As fears of losing jobs and income grew, so too did fears of missing a future credit card minimum payment in the next three months to 16.2 percent.
Economists have warned that even with the removal of coronavirus limitations, spending will not immediately return to how it was before the shutdowns began in March
The increase in demand and the persistent consumer spending on food supplies increased the price of meat in April. General prices in the United States have fallen, according to the April consumer price index released Tuesday
“People have severely limited their expenses. You have to wonder when they will feel comfortable splashing, ”Booth said.
The widespread business stoppages, reduced travel and shrinking consumer spending that caused the virus are likely to have left the US economy in a severe recession.
Consumer spending in the United States accounts for about two-thirds of GDP, but it is a disaster if the reduced spending trend continues.
Economists also warn that even lifting shelter-in-place orders will not automatically lead to a return to normal spending patterns.
“Even if you’re a multi-millionaire, you’re going to be much less likely to go to restaurants, baseball games, and travel by air,” Price said.
The drastic changes in spending and the recent decline in economic activity are also exerting strong downward pressure on prices across the economy, with food at home as one of the only sectors to see a price hike.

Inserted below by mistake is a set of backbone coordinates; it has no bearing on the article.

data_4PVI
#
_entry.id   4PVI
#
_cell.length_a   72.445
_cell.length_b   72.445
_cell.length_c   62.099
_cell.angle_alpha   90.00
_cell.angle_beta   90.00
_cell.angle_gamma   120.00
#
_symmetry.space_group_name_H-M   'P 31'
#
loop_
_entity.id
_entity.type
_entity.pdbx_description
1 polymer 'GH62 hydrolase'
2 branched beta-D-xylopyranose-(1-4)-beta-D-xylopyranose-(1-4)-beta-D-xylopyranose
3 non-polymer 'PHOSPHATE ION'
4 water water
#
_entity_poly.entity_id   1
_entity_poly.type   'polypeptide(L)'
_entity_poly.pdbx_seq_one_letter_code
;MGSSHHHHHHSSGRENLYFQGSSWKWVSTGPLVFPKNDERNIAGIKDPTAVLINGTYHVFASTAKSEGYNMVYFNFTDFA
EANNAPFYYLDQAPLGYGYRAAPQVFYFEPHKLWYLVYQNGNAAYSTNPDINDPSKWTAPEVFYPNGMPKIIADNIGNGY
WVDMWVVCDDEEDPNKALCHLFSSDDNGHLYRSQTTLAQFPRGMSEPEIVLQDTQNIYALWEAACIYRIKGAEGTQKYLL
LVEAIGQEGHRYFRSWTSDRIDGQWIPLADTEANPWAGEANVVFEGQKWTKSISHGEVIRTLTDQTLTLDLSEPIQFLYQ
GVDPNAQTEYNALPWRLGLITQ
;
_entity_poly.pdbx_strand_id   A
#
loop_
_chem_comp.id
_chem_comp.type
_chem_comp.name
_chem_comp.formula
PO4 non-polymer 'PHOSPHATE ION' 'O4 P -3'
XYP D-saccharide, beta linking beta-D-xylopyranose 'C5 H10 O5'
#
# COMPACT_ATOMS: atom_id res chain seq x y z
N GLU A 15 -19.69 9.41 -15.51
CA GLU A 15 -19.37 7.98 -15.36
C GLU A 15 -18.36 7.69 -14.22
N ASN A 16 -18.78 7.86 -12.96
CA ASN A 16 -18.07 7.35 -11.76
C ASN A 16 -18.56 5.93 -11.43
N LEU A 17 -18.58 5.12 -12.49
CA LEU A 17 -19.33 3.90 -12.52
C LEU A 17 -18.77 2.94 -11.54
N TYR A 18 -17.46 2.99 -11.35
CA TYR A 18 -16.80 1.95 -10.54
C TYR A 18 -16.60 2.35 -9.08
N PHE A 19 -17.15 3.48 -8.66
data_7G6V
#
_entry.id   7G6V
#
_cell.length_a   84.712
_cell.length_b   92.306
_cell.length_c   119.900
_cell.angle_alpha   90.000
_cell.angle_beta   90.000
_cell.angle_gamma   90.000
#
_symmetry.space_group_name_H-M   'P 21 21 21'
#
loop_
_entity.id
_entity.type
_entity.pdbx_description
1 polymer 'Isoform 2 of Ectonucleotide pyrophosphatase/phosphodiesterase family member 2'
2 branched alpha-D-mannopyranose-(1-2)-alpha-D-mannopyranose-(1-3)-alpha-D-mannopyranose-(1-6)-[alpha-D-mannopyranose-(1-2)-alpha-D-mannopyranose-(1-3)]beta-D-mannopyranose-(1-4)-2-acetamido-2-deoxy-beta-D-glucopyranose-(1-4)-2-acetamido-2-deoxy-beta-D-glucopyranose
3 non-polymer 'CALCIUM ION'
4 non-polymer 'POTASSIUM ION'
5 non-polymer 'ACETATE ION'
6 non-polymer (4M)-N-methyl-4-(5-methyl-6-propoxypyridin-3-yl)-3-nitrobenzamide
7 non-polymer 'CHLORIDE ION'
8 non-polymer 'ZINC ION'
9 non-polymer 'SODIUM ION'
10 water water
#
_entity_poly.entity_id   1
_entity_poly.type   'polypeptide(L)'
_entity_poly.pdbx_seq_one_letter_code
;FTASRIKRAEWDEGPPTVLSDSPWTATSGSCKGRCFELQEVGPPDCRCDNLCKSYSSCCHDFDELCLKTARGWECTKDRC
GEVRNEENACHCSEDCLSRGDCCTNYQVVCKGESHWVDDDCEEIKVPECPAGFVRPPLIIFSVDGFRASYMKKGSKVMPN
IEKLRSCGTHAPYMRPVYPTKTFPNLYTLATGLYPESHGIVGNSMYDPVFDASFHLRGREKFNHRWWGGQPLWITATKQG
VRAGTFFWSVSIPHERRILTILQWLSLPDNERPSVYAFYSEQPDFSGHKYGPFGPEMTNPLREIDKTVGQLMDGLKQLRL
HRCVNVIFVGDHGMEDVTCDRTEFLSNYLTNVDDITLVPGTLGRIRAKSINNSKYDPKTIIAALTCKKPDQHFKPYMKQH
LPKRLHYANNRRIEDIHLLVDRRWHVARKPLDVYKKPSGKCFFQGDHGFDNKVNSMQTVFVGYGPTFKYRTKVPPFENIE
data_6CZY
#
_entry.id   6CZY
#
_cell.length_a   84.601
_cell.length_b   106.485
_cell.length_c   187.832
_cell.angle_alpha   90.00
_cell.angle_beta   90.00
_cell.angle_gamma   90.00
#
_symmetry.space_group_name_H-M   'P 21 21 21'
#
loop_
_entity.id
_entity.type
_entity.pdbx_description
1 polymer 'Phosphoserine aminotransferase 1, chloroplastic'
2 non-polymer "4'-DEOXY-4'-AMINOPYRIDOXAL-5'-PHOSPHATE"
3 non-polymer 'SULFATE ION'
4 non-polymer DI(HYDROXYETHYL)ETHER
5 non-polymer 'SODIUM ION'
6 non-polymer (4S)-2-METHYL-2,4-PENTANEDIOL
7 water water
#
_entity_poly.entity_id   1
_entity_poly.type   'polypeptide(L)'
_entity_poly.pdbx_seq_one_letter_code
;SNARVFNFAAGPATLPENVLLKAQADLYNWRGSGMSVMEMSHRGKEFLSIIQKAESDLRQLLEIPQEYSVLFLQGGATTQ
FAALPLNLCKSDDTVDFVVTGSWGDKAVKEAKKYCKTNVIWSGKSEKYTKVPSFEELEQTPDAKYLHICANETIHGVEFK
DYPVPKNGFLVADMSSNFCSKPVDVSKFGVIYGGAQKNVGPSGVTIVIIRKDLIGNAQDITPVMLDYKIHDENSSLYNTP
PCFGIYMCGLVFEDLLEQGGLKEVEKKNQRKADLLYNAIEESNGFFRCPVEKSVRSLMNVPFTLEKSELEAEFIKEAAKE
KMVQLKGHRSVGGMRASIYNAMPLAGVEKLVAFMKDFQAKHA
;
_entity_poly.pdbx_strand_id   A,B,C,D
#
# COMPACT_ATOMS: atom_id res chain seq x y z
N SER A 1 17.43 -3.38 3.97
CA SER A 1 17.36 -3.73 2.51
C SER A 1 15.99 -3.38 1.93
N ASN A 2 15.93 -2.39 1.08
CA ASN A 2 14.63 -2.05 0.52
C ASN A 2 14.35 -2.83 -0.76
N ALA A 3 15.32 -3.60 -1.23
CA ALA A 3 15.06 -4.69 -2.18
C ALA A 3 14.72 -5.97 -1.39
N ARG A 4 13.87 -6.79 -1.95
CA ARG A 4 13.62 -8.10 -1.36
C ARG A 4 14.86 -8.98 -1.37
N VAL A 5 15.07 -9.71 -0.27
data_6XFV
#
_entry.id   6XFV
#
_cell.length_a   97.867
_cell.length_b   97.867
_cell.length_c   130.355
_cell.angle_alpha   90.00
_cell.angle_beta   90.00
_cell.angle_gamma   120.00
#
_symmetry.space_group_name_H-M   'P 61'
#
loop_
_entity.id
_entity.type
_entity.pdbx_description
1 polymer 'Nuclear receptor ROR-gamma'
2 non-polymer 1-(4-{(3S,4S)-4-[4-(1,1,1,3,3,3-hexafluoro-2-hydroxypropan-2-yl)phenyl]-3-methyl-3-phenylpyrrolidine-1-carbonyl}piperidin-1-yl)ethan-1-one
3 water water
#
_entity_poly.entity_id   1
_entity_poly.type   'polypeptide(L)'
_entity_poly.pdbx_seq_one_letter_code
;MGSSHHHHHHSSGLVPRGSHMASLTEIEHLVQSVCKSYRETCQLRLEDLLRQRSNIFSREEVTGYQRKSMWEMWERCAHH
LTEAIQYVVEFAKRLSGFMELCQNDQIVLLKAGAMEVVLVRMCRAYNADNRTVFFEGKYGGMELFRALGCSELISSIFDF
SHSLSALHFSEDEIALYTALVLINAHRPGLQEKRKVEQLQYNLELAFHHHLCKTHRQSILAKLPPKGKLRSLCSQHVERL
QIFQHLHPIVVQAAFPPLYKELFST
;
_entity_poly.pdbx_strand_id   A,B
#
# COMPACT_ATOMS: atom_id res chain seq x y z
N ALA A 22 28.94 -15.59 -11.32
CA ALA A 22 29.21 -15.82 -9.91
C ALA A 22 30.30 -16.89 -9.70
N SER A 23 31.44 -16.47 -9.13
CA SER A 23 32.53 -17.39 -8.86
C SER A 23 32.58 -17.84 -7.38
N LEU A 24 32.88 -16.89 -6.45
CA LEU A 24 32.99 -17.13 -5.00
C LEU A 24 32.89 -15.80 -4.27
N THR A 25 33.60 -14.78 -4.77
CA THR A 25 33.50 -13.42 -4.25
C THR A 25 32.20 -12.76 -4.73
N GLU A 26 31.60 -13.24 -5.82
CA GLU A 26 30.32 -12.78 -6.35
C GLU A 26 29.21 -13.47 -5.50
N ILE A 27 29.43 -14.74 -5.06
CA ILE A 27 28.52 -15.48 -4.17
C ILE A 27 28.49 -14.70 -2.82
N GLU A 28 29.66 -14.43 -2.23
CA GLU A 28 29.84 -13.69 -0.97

According to the Consumer Price Index report published Tuesday, April had the sharpest monthly drop in consumer prices in the US since the 2008 financial crisis – a 0.8 percent drop due to a dip in gasoline prices.
And excluding the normally volatile food and energy categories, so-called core prices fell 0.4 percent last month, the Labor department said.
That was the sharpest drop in records from 1957.
The absence of any inflationary pressures has given the Federal Reserve room to keep interest rates ultra-low as it aims to help reboot the economy.
But Tuesday’s report brought out the prospect of deflation, a long-term drop in prices and wages that have typically left people and companies reluctant to spend and prolong a recession.
Not since the Great Depression of the 1930s, deflation in the United States has been a serious economic threat.
“If deflation becomes anchored in the economy, it can be difficult to dislocate,” said Gus Faucher, chief economist at PNC Financial Services.
“Aggressive actions by the Fed can help prevent deflation from starting and support a stronger economy in the longer term.”
Even before the pandemic broke out, oil prices had plummeted, but the viral outbreak made the decline even greater.
Last month, gasoline prices fell by more than 20 percent. Clothing prices, airplane rates and hotel and motel costs have also fallen sharply.
Eating at home is one of the few areas where prices are now pushing up, with the largest monthly increase since February 1974.
The April price index for meat, poultry, fish and eggs was up 4.3 percent from a month earlier, as the supply chain was hit by coronavirus outbreaks at manufacturing plants.